The first film we saw was Amour, written and directed by one of our favorite filmmakers working today, Michael Haneke.  He won the Palme D’Or at Cannes for this very unsentimental story set in Paris about Georges and Anne, a longtime married couple coping with the ravages of old age after one suffers a stroke and the other is the caregiver. The octogenarian actors, Jean-Louis Trintignant and Emmanuelle Riva, both give extraordinary performances. Veteran actress Isabelle Huppert plays Eva, their middle-aged daughter that resides in London, who feels increasingly frustrated and helpless every time she visits her parents.  Although this film is depressing,  Haneke is such a talented filmmaker, it is riveting and packed with brilliant moments including a chilling nightmare sequence that elicited gasps from the audience.  Of course the real horror is the physical decline that likely awaits many of us as we approach our own mortality.   Yee ha.

Paparazzo Milton sees Michael Haneke milling around the Alice Tully Hall lobby pre-screening of “Amour”.

We noticed that our audience was full of senior citizens including a woman that inched toward her seat with half the energy of a sleeping snail before she settled in front of us.  All the while her friend repeatedly bleated in a thick New York accent, “Fran!  Over here, Fran!  Fran, over here!”  This agitated Milton who kept muttering fluent monosyllabic. There was also quite a lot of loud phlegmy coughing around us prompting him to mutter:

Milton:  God, we’re seeing this in a tuberculosis ward.

Fortunately, the film was excellent, even though we were sitting in row U.

The next day we had tickets to Beyond the Hills, written and directed by the Romanian filmmaker Christian Mungiu.

Milton’s iPhone gotcha shot of Christian Mungiu mingling with fans post “Beyond the Hills” screening.

We’re sitting in row T and Milton is fixated on the two and a half hour running time:

Milton:  This better be good.

I reminded Milton about the Bela Tarr screening we attended last year for The Turin Horse, a film about the futility of existence as illustrated through an ill work horse and two peasants eating potatoes. It was 146 minutes long – but we both loved it.

Beyond the Hills, is a story set in the present about two 25-year-old women that were best friends in a Romanian orphanage after they were abandoned at a very young age by their parents.  One woman is essentially an atheist, but the other has joined a monastery.  When they were in the orphanage, the relationship was sexual.  The secular woman, after working as a waitress in Germany, misses her friend terribly, so she visits her in the monastery.  She wants to rekindle what they had before but the religious woman has decided to devote her life to God.  Life in the monastery provides her with security and a sense of home. The besotted secular friend, grows increasingly unhinged.  The members of the monastery, a priest and several nuns, resort to a barbaric religious ritual to control the situation.  It ends miserably.

Milton declared this film:

Milton: Brokeback Mountain meets The Exorcist.

Milton iPhone gotcha shot of Anjelica Huston trying to slip into Alice Tully Hall through a side door.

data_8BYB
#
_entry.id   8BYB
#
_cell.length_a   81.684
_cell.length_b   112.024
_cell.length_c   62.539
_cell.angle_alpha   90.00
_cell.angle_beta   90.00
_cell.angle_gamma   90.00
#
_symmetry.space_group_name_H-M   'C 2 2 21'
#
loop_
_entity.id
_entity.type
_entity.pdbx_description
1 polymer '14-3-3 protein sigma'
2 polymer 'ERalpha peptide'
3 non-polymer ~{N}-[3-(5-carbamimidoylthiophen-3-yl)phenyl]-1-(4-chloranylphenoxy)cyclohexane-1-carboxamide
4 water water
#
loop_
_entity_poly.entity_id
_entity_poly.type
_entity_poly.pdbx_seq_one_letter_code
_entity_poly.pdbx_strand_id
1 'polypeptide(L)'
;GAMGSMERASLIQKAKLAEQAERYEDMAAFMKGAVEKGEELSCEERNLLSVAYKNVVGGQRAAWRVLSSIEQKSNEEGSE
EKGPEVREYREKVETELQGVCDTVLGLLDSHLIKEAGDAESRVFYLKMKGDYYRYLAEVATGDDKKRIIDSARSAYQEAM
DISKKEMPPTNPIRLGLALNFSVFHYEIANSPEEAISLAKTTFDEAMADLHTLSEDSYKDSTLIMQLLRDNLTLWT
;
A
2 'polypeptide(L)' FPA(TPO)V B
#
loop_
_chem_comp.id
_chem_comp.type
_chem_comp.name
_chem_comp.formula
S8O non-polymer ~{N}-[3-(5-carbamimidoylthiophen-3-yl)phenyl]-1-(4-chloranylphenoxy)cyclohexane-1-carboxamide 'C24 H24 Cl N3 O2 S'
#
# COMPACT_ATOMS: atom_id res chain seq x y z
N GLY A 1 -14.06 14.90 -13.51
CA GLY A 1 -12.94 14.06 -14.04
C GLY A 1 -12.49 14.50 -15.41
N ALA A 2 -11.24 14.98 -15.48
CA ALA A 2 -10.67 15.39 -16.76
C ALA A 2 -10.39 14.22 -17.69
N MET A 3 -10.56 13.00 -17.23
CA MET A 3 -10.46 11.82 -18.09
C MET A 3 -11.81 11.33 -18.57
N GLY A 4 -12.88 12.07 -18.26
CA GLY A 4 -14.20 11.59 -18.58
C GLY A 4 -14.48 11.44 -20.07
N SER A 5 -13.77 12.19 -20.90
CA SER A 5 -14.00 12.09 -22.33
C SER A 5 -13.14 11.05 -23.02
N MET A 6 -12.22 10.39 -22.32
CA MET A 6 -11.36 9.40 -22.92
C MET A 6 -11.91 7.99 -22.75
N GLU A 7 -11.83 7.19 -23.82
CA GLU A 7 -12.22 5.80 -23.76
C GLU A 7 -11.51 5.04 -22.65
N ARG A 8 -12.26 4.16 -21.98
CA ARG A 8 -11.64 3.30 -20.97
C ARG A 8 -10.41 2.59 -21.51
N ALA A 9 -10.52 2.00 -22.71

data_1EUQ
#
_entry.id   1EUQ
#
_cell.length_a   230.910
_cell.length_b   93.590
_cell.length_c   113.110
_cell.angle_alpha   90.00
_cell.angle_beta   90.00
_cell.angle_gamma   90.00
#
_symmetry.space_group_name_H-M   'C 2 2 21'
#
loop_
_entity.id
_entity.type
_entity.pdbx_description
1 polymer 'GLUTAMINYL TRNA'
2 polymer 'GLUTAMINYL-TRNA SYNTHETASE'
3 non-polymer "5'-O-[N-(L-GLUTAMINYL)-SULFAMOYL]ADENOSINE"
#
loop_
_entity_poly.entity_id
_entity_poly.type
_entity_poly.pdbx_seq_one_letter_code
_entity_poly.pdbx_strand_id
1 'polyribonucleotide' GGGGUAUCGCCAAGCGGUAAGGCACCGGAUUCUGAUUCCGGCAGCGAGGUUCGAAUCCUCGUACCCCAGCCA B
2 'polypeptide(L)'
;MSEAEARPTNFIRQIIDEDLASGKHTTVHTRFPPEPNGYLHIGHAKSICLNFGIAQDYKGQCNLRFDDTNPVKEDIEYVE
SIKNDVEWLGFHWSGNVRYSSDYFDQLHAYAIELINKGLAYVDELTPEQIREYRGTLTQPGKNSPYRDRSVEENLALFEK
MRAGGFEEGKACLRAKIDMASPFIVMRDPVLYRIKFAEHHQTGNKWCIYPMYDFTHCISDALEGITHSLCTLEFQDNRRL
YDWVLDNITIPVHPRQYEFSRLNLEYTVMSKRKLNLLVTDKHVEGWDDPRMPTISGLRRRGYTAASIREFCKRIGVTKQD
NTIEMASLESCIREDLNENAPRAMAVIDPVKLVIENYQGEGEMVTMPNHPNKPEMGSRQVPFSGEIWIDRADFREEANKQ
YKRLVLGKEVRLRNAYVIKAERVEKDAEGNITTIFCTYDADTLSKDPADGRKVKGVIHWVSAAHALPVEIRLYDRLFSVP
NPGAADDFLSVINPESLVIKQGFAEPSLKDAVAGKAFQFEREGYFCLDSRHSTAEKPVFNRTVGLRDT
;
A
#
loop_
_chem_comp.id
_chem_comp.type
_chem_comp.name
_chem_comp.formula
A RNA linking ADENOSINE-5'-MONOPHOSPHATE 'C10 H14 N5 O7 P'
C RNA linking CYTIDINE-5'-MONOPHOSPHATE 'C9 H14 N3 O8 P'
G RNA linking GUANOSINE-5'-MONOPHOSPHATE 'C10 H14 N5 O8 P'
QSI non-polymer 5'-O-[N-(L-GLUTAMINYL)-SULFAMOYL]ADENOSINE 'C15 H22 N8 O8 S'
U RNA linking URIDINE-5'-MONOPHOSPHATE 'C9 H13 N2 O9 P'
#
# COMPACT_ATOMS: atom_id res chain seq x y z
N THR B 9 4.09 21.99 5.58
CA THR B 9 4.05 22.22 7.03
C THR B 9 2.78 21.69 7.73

On Monday night Milton and I had tickets to a film written and directed by Sally Potter called Ginger and Rosa.  We have third row balcony seats, seats he despises because they’re located a time zone away from the screen.

Ginger and Rosa is a pretentious 89-minute film with a terrific classic jazz soundtrack that seemed to run five hours as I drifted in and out of consciousness.  The story is set in 1962 England during the Cuban Missile Crisis, a time when 17-year-old Ginger, a budding radical suffering extreme anxiety about a potential nuclear holocaust, worships her best friend, Rosa, a full fledged slut, who sleeps with Ginger’s cad of a father.  The worship ends, the world continues and Ginger writes a poem where she forgives Rosa.  Milton delivered a one-word review:

Milton: Awful.

I would have almost preferred watching a black screen with Charlie Parker and Dizzy Gillespie playing on the audiotrack.

Afterward he revised it when he assessed the talent of the 63-year-old filmmaker, Sally Potter:

Milton: She’s too old to be making a film this bad.

Then, he revised his assessment a third time; he was impressed with Elle Fanning’s performance as Ginger:

Milton:  I don’t know what’s in the water those Fanning sisters drink, but they all have talent.  Too bad they can’t find a filmmaker that knows what to do with them.

Elle Fanning sitting in the center during post “Ginger and Rosa” screening q&a. Photo taken from third row balcony seat i.e., the moon.

He added authoritatively:

Milton:  This was so bad it made Beyond the Hills seem like Gone with the Wind.

Red carpet.

Lame Adventure 241: Goodbye New York Film Festival 2011!

The final two films Milton and I saw together at this year’s New York Film Festival were excellent documentaries, Vito and Pina.

Vito, directed by Jeffrey Schwarz, is about the late gay rights activist and film historian/critic, Vito Russo.  Vito wrote the ultimate history book about gays and lesbians on film, The Celluloid Closet.  His book was also made into a fascinating documentary in 1996; required viewing for anyone interested in this aspect of film culture.  Schwarz pieces together Vito’s life story with painstakingly researched archival footage intercut with interviews Vito gave and recollections from those that knew him best, his friends and family.

Vito’s family, all highly opinionated but clearly very loving Italian Americans were resigned to the reality that Vito was different, but they were also very ahead of their time in accepting him years before Stonewall.  This strong family foundation undoubtedly contributed to his confidence as a proud gay man determined to make an impact.  Vito knew that being gay was as natural as being straight and he was going to prove it by being honest about who he was.  This included his practice of Judyism, his devotion to Judy Garland.